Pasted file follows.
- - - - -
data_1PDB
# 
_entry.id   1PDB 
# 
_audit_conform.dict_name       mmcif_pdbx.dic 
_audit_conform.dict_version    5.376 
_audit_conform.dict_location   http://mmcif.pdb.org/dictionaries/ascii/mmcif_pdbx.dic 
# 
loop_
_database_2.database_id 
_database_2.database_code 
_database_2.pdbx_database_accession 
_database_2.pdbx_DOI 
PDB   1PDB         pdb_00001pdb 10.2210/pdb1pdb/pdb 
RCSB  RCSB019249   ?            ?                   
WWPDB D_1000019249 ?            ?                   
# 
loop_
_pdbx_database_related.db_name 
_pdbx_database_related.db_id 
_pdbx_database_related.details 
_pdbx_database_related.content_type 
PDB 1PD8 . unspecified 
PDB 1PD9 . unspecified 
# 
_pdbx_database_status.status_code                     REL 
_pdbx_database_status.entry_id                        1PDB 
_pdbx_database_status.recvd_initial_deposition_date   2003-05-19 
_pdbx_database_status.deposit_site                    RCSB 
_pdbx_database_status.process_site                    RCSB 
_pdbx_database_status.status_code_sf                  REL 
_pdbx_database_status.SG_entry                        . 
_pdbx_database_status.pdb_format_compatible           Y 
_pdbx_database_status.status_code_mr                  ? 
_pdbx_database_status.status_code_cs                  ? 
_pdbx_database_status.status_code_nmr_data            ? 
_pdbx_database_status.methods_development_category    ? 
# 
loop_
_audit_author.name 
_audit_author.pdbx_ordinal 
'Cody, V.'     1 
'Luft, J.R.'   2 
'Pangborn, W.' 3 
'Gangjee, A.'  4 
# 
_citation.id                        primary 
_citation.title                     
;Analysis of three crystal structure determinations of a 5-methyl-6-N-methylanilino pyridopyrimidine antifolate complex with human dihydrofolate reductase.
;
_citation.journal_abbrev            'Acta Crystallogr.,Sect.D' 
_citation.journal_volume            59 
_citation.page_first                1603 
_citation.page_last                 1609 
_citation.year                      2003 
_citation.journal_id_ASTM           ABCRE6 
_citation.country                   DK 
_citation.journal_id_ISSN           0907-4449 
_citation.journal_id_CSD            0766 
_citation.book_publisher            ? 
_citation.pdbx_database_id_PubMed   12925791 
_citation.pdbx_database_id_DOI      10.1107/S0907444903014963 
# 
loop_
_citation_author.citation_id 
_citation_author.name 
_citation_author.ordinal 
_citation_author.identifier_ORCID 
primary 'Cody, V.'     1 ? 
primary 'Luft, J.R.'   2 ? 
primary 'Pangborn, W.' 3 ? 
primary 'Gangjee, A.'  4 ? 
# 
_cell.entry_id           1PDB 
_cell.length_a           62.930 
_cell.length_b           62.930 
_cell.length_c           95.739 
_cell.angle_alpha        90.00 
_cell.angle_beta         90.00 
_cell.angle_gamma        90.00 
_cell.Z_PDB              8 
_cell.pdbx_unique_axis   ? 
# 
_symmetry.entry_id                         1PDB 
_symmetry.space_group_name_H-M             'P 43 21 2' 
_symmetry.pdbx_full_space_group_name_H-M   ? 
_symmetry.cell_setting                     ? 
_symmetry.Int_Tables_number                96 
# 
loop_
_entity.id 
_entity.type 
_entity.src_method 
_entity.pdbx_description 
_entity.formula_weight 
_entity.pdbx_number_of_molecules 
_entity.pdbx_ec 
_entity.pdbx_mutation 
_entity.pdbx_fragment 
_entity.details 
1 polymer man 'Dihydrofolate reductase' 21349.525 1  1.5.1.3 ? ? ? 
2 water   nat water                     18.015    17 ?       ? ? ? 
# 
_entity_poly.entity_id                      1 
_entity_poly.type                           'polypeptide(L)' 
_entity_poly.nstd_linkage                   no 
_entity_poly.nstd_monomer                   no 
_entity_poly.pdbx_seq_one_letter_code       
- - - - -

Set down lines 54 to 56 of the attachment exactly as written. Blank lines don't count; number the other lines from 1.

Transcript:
_citation.page_last                 1609 
_citation.year                      2003 
_citation.journal_id_ASTM           ABCRE6 